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Preventing Accidental Carbon Monoxide Deaths

Young girl looking out of window

What is the problem?

Accidental poisoning from carbon monoxide (CO) causes about five hundred deaths in the U.S. each year. In Washington, about 53 people go to the hospital for symptoms of CO poisoning every year. Many acute CO poisonings are from exposure to CO from fuel burning appliances, portable generators, or charcoal burners brought inside the home. A study of a CO poisoning outbreak in King County, during power outages in 2006, showed that 70% of people had been exposed to toxic levels of CO from generators or charcoal burners brought inside. In response to new state legislation, the Washington Building Code Council wrote draft rules in 2009 requiring the placement of CO alarms in homes. However, the draft rules applied only to homes with fuel-fired appliances or those with attached garages. As a result, many residents were still at a high risk for carbon monoxide poisoning.

What did Tracking do?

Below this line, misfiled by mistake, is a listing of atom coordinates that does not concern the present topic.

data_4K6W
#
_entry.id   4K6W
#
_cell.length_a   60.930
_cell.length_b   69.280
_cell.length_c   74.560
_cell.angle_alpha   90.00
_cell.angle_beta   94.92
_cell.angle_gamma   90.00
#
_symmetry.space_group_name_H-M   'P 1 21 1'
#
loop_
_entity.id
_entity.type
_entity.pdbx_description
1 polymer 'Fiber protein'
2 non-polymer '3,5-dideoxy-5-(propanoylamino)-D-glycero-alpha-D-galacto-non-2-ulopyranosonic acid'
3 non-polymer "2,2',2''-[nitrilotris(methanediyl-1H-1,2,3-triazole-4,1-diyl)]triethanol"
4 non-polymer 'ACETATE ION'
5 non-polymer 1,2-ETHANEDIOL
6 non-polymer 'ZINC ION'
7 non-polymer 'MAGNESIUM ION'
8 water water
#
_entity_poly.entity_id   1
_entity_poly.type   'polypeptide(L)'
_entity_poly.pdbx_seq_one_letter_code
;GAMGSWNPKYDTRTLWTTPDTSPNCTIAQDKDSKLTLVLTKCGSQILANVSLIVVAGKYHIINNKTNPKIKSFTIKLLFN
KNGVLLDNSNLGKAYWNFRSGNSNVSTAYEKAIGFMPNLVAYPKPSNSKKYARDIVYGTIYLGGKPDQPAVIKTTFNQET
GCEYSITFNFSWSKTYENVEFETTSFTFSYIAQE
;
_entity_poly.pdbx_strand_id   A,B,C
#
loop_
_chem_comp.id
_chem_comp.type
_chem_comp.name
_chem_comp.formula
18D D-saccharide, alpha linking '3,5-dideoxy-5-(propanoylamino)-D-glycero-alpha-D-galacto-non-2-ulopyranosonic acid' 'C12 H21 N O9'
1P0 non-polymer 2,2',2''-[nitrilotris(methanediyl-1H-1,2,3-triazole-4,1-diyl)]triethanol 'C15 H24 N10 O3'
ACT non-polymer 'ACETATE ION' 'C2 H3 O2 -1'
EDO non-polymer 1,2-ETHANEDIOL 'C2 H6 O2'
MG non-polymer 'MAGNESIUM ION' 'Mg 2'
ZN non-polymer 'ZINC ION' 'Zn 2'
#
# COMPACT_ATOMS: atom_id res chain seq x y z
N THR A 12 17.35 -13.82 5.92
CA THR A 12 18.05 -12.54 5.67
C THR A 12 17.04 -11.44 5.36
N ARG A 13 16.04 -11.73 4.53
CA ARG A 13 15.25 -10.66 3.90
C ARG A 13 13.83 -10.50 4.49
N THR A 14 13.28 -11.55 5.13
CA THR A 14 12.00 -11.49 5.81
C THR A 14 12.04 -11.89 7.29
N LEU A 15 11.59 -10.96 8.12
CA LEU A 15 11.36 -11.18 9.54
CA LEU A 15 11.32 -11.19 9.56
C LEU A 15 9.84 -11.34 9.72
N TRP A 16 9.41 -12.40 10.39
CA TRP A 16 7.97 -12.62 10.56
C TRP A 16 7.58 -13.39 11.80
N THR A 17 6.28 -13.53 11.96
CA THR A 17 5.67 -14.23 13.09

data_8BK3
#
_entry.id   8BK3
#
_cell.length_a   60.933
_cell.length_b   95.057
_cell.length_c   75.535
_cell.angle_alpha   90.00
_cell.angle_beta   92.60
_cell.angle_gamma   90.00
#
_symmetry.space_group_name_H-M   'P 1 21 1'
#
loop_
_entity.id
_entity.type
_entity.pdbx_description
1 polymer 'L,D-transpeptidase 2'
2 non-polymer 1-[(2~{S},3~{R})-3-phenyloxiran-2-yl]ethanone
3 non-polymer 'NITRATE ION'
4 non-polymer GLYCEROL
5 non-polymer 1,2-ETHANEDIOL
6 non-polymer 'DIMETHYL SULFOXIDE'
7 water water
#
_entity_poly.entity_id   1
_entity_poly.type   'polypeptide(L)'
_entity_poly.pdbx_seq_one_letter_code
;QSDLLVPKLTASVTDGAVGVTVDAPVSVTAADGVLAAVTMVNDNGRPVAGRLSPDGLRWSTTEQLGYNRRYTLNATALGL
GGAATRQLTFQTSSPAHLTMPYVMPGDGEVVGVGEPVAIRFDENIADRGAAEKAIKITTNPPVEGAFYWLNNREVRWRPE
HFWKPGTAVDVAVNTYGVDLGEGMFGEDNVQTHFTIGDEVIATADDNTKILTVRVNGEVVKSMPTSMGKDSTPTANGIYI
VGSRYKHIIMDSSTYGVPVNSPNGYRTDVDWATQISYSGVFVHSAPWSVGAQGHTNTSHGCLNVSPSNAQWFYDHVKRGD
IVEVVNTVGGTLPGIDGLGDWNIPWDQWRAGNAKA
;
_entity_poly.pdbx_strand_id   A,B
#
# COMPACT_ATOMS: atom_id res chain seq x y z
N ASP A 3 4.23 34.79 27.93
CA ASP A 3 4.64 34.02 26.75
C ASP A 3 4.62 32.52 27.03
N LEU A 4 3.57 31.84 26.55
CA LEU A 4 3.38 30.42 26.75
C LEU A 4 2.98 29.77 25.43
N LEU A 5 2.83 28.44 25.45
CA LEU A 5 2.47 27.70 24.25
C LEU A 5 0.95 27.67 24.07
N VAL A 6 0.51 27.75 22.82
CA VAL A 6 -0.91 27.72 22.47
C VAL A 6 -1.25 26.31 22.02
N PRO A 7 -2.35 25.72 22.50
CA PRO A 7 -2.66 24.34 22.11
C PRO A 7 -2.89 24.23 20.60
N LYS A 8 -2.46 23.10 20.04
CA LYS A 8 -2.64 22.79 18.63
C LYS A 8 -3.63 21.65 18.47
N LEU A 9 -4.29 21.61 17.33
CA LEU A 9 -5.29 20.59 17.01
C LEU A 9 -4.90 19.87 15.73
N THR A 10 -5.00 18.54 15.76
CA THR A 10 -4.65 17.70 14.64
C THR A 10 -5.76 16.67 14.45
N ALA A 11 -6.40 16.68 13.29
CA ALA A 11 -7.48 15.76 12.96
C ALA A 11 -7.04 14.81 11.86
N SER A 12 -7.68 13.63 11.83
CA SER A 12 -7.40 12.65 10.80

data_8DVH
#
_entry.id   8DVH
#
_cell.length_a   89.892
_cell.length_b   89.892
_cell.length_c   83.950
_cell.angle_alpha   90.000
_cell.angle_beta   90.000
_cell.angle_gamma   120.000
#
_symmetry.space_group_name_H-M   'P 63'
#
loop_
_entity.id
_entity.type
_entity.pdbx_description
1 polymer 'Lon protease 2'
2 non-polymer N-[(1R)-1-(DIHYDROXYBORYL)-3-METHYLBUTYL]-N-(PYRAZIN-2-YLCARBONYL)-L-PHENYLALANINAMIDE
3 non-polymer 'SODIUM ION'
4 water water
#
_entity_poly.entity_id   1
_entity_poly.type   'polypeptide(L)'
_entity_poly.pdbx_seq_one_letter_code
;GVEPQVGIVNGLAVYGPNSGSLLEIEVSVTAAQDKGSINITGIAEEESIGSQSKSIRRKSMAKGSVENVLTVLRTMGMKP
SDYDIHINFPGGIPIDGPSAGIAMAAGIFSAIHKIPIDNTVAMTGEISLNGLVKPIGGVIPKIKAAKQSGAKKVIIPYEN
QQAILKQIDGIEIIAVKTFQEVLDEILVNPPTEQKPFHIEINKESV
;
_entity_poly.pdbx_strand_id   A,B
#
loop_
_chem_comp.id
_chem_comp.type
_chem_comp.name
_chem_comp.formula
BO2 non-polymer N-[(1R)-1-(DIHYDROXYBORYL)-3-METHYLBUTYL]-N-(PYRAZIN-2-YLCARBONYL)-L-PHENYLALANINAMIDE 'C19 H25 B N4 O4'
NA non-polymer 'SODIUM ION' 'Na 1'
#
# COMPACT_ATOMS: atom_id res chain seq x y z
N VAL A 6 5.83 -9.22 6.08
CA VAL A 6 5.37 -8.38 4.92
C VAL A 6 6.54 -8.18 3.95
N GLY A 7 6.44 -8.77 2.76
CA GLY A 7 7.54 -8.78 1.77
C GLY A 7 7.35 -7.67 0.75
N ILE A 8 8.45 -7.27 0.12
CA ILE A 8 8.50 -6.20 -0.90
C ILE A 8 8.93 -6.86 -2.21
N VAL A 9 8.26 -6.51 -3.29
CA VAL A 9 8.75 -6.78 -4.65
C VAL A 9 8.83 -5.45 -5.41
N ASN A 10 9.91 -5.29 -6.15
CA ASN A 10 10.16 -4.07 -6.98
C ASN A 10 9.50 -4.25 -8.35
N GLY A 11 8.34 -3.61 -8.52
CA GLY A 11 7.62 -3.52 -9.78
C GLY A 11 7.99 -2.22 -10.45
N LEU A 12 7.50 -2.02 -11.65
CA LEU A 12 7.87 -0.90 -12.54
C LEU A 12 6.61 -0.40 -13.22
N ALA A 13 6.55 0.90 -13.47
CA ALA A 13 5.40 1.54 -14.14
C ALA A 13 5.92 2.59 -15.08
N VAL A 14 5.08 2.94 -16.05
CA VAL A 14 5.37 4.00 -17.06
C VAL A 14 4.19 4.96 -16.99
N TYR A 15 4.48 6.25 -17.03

Washington Tracking Network scientists led an agency-wide Carbon Monoxide Poisoning Prevention Planning Workgroup. This workgroup coordinated Washington Department of Health actions with the work of the Washington Building Code Council. Washington Tracking Network staff provided data from their network to decision makers for these new rules. These data described not only Washington's burden of preventable deaths and sickness due to CO poisoning, but also the risks – such as indoor use of generators – that cause a large number of CO poisonings. This information helped policy-makers recognize the need to extend the building code rules to more types of homes.

Improved public health

The Washington Building Code Council approved a measure to extend the rule to many types of homes. Other organizations and health advocates successfully lobbied the state legislature for the CO poisoning prevention issue and creating more awareness about the new rules. The Washington Department of Health and Washington Tracking Network provided the facts needed to help craft the rule's language. The Washington Building Code Council now requires all residential buildings in Washington to have carbon monoxide alarms by 2013. The new, stricter rules provide greater protection of public's health.


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